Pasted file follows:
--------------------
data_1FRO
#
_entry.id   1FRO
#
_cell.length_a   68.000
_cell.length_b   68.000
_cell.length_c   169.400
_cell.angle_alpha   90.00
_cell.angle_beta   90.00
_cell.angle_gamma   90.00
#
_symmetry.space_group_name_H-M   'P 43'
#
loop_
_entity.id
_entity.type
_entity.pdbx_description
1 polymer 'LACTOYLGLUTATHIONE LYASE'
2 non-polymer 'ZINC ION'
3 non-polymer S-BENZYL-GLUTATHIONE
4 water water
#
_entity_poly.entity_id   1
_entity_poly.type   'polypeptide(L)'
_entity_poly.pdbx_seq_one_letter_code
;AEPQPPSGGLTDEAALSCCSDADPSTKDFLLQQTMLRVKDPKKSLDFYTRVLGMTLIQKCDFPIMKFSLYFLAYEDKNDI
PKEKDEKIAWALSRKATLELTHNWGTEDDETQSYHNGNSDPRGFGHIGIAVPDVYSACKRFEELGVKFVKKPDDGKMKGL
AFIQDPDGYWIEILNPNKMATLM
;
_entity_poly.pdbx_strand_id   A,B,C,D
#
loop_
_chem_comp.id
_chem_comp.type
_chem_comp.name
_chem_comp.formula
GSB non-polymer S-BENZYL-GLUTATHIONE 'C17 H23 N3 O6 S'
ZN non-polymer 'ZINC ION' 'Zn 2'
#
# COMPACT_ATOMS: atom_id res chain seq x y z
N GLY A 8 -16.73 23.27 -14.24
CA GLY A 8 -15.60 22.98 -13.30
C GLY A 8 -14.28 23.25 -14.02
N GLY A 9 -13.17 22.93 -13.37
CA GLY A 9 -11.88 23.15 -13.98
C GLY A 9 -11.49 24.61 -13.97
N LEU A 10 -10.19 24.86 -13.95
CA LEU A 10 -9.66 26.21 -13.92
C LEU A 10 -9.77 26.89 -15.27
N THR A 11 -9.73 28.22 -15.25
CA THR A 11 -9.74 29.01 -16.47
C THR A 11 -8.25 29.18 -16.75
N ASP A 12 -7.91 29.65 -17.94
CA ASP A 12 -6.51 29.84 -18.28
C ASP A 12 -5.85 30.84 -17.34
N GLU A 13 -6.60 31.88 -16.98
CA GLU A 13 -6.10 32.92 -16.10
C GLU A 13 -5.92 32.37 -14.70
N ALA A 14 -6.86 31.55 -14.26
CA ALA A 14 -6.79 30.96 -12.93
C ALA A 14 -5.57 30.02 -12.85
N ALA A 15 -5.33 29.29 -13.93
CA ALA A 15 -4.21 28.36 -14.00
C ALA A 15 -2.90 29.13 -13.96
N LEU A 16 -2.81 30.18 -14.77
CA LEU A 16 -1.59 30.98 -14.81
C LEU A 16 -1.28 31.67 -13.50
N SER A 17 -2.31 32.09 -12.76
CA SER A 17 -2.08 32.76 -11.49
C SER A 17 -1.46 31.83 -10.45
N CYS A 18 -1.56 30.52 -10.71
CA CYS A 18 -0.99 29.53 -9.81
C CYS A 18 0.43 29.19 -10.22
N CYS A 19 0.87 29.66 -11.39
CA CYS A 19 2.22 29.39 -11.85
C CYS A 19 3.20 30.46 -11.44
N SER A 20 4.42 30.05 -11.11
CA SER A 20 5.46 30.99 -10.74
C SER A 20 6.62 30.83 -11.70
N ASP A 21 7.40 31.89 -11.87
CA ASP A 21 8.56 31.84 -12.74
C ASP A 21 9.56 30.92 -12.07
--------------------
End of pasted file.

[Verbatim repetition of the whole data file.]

data_1FRO
#
_entry.id   1FRO
#
_cell.length_a   68.000
_cell.length_b   68.000
_cell.length_c   169.400
_cell.angle_alpha   90.00
_cell.angle_beta   90.00
_cell.angle_gamma   90.00
#
_symmetry.space_group_name_H-M   'P 43'
#
loop_
_entity.id
_entity.type
_entity.pdbx_description
1 polymer 'LACTOYLGLUTATHIONE LYASE'
2 non-polymer 'ZINC ION'
3 non-polymer S-BENZYL-GLUTATHIONE
4 water water
#
_entity_poly.entity_id   1
_entity_poly.type   'polypeptide(L)'
_entity_poly.pdbx_seq_one_letter_code
;AEPQPPSGGLTDEAALSCCSDADPSTKDFLLQQTMLRVKDPKKSLDFYTRVLGMTLIQKCDFPIMKFSLYFLAYEDKNDI
PKEKDEKIAWALSRKATLELTHNWGTEDDETQSYHNGNSDPRGFGHIGIAVPDVYSACKRFEELGVKFVKKPDDGKMKGL
AFIQDPDGYWIEILNPNKMATLM
;
_entity_poly.pdbx_strand_id   A,B,C,D
#
loop_
_chem_comp.id
_chem_comp.type
_chem_comp.name
_chem_comp.formula
GSB non-polymer S-BENZYL-GLUTATHIONE 'C17 H23 N3 O6 S'
ZN non-polymer 'ZINC ION' 'Zn 2'
#
# COMPACT_ATOMS: atom_id res chain seq x y z
N GLY A 8 -16.73 23.27 -14.24
CA GLY A 8 -15.60 22.98 -13.30
C GLY A 8 -14.28 23.25 -14.02
N GLY A 9 -13.17 22.93 -13.37
CA GLY A 9 -11.88 23.15 -13.98
C GLY A 9 -11.49 24.61 -13.97
N LEU A 10 -10.19 24.86 -13.95
CA LEU A 10 -9.66 26.21 -13.92
C LEU A 10 -9.77 26.89 -15.27
N THR A 11 -9.73 28.22 -15.25
CA THR A 11 -9.74 29.01 -16.47
C THR A 11 -8.25 29.18 -16.75
N ASP A 12 -7.91 29.65 -17.94
CA ASP A 12 -6.51 29.84 -18.28
C ASP A 12 -5.85 30.84 -17.34
N GLU A 13 -6.60 31.88 -16.98
CA GLU A 13 -6.10 32.92 -16.10
C GLU A 13 -5.92 32.37 -14.70
N ALA A 14 -6.86 31.55 -14.26
CA ALA A 14 -6.79 30.96 -12.93
C ALA A 14 -5.57 30.02 -12.85
N ALA A 15 -5.33 29.29 -13.93
CA ALA A 15 -4.21 28.36 -14.00
C ALA A 15 -2.90 29.13 -13.96
N LEU A 16 -2.81 30.18 -14.77
CA LEU A 16 -1.59 30.98 -14.81
C LEU A 16 -1.28 31.67 -13.50
N SER A 17 -2.31 32.09 -12.76
CA SER A 17 -2.08 32.76 -11.49
C SER A 17 -1.46 31.83 -10.45
N CYS A 18 -1.56 30.52 -10.71
CA CYS A 18 -0.99 29.53 -9.81
C CYS A 18 0.43 29.19 -10.22
N CYS A 19 0.87 29.66 -11.39
CA CYS A 19 2.22 29.39 -11.85
C CYS A 19 3.20 30.46 -11.44
N SER A 20 4.42 30.05 -11.11
CA SER A 20 5.46 30.99 -10.74
C SER A 20 6.62 30.83 -11.70
N ASP A 21 7.40 31.89 -11.87
CA ASP A 21 8.56 31.84 -12.74
C ASP A 21 9.56 30.92 -12.07